WHAT TOOK SO LONG (NEW YORK POST OP-ED) By AMIR TAHERI 05/01/05)
NEW YORK POST
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May 1, 2005 -- TALK to anyone interested in the future of Iraq these
days and you are likely to hear a note of frustration. "What are they
doing in Baghdad?" asks a senior British official, expressing
London´s feelings about the long delay in the formation of the new
Iraqi government which has just been unveiled.
It took almost three months, from the day Iraqis turned out in record
numbers to vote in their first free elections, for Prime Minister-
designate Ibrahim al-Jaafari to submit his ministerial list to the
three-man presidential council for approval before presenting it to
the National Assembly.
There is concern that the same slowness could prevent Iraq from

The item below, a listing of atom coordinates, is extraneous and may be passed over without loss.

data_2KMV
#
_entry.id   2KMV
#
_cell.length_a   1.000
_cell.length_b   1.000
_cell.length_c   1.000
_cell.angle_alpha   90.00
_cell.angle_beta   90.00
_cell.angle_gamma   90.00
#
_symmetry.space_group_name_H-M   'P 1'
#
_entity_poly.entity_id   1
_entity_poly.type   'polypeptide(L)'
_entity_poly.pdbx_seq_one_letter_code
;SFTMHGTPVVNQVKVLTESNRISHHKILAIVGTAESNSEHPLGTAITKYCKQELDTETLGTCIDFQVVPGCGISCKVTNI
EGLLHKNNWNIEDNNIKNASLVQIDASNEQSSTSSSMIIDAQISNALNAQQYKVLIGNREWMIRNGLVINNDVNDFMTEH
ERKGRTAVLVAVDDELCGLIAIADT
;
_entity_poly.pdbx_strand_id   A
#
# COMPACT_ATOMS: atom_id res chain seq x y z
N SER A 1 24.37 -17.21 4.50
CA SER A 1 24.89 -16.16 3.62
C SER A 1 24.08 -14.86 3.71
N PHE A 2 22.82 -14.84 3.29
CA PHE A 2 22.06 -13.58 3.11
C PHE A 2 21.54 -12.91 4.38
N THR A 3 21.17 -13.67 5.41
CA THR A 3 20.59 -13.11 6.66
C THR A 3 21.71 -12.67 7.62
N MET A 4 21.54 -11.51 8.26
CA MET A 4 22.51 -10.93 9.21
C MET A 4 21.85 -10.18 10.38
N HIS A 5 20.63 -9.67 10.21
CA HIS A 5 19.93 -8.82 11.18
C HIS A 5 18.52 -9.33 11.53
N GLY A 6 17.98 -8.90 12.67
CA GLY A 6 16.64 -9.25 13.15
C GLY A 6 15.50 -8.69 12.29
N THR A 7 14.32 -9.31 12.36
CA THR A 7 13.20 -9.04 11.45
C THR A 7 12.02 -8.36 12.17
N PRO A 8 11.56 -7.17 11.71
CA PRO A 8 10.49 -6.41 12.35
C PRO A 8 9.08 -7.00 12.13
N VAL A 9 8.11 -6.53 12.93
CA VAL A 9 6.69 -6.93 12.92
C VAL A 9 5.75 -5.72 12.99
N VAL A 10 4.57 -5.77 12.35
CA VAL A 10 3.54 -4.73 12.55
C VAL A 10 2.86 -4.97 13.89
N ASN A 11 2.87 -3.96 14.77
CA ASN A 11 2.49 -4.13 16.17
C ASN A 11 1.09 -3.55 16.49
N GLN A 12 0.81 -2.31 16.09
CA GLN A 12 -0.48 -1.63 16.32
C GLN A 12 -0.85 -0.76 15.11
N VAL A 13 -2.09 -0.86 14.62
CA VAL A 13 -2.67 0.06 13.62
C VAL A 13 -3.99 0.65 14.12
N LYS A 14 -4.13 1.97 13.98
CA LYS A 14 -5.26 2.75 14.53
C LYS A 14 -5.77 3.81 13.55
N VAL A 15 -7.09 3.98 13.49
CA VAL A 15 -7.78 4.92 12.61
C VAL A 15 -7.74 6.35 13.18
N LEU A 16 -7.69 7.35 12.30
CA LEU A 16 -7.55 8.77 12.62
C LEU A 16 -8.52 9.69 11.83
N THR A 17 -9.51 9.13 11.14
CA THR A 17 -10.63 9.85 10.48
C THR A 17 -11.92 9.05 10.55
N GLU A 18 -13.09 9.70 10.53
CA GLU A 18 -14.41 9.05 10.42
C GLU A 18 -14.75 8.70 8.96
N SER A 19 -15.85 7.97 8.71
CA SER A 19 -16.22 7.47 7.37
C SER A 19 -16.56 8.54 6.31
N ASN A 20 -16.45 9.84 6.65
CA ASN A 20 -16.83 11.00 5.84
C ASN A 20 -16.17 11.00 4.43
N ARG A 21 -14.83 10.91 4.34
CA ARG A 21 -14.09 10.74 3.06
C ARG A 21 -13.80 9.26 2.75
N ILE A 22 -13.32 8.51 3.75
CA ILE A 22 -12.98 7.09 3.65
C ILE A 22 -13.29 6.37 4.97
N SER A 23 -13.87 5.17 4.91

meeting the various deadlines it has set for itself — to write a new
constitution, submit it to a referendum, hold a general election,
form a permanent government and then negotiate the phased withdrawal
of the U.S. forces, all in the course of the current year.
The snail-pace method of forming the government has allowed some
Western opponents of the liberation to conclude that Iraqis and Arabs
in general, are not ready for pluralist politics and had better be
left to stew in the despotic juice of their history.
There is, however, another way of looking at the current Iraqi
experience. The repeatedly delayed formation of the government could,
in fact, be regarded as a sign that the new Iraqi leadership is
bending over backward to play pluralism. This leadership has used the
past three months as a crash course in learning the art of political
negotiations and compromises.
ALTHOUGH the election was held on Jan. 30, the final results were not
officially announced until mid-February. And those results gave no
single party or group a majority in the National Assembly, thus
making coalition-building imperative.